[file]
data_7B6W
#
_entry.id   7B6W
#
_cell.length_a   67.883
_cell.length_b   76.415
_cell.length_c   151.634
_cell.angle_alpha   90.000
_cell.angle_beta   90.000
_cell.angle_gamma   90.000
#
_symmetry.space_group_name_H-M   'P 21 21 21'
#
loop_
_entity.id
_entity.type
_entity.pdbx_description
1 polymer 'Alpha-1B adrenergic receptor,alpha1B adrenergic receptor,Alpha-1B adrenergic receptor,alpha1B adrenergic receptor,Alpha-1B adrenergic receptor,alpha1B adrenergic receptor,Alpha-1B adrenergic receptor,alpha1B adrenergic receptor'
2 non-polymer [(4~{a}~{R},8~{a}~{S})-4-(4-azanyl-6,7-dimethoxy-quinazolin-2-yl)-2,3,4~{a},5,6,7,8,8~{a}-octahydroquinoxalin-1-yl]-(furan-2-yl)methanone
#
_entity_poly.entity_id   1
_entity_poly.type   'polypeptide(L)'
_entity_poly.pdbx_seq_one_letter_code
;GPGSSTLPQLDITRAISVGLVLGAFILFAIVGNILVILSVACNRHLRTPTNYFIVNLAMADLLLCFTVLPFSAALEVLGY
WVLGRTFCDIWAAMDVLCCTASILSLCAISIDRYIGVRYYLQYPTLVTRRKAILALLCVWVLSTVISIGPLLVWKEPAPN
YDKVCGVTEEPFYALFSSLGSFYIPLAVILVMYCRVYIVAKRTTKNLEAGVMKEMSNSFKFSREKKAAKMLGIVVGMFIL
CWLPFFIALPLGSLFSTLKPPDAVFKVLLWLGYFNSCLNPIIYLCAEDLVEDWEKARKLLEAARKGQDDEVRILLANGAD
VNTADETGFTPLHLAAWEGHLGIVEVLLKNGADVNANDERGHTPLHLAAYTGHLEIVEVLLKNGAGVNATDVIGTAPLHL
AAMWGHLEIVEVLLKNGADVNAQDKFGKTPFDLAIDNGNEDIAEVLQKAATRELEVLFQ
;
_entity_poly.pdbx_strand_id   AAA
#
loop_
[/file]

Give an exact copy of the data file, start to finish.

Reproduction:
data_7B6W
#
_entry.id   7B6W
#
_cell.length_a   67.883
_cell.length_b   76.415
_cell.length_c   151.634
_cell.angle_alpha   90.000
_cell.angle_beta   90.000
_cell.angle_gamma   90.000
#
_symmetry.space_group_name_H-M   'P 21 21 21'
#
loop_
_entity.id
_entity.type
_entity.pdbx_description
1 polymer 'Alpha-1B adrenergic receptor,alpha1B adrenergic receptor,Alpha-1B adrenergic receptor,alpha1B adrenergic receptor,Alpha-1B adrenergic receptor,alpha1B adrenergic receptor,Alpha-1B adrenergic receptor,alpha1B adrenergic receptor'
2 non-polymer [(4~{a}~{R},8~{a}~{S})-4-(4-azanyl-6,7-dimethoxy-quinazolin-2-yl)-2,3,4~{a},5,6,7,8,8~{a}-octahydroquinoxalin-1-yl]-(furan-2-yl)methanone
#
_entity_poly.entity_id   1
_entity_poly.type   'polypeptide(L)'
_entity_poly.pdbx_seq_one_letter_code
;GPGSSTLPQLDITRAISVGLVLGAFILFAIVGNILVILSVACNRHLRTPTNYFIVNLAMADLLLCFTVLPFSAALEVLGY
WVLGRTFCDIWAAMDVLCCTASILSLCAISIDRYIGVRYYLQYPTLVTRRKAILALLCVWVLSTVISIGPLLVWKEPAPN
YDKVCGVTEEPFYALFSSLGSFYIPLAVILVMYCRVYIVAKRTTKNLEAGVMKEMSNSFKFSREKKAAKMLGIVVGMFIL
CWLPFFIALPLGSLFSTLKPPDAVFKVLLWLGYFNSCLNPIIYLCAEDLVEDWEKARKLLEAARKGQDDEVRILLANGAD
VNTADETGFTPLHLAAWEGHLGIVEVLLKNGADVNANDERGHTPLHLAAYTGHLEIVEVLLKNGAGVNATDVIGTAPLHL
AAMWGHLEIVEVLLKNGADVNAQDKFGKTPFDLAIDNGNEDIAEVLQKAATRELEVLFQ
;
_entity_poly.pdbx_strand_id   AAA
#
loop_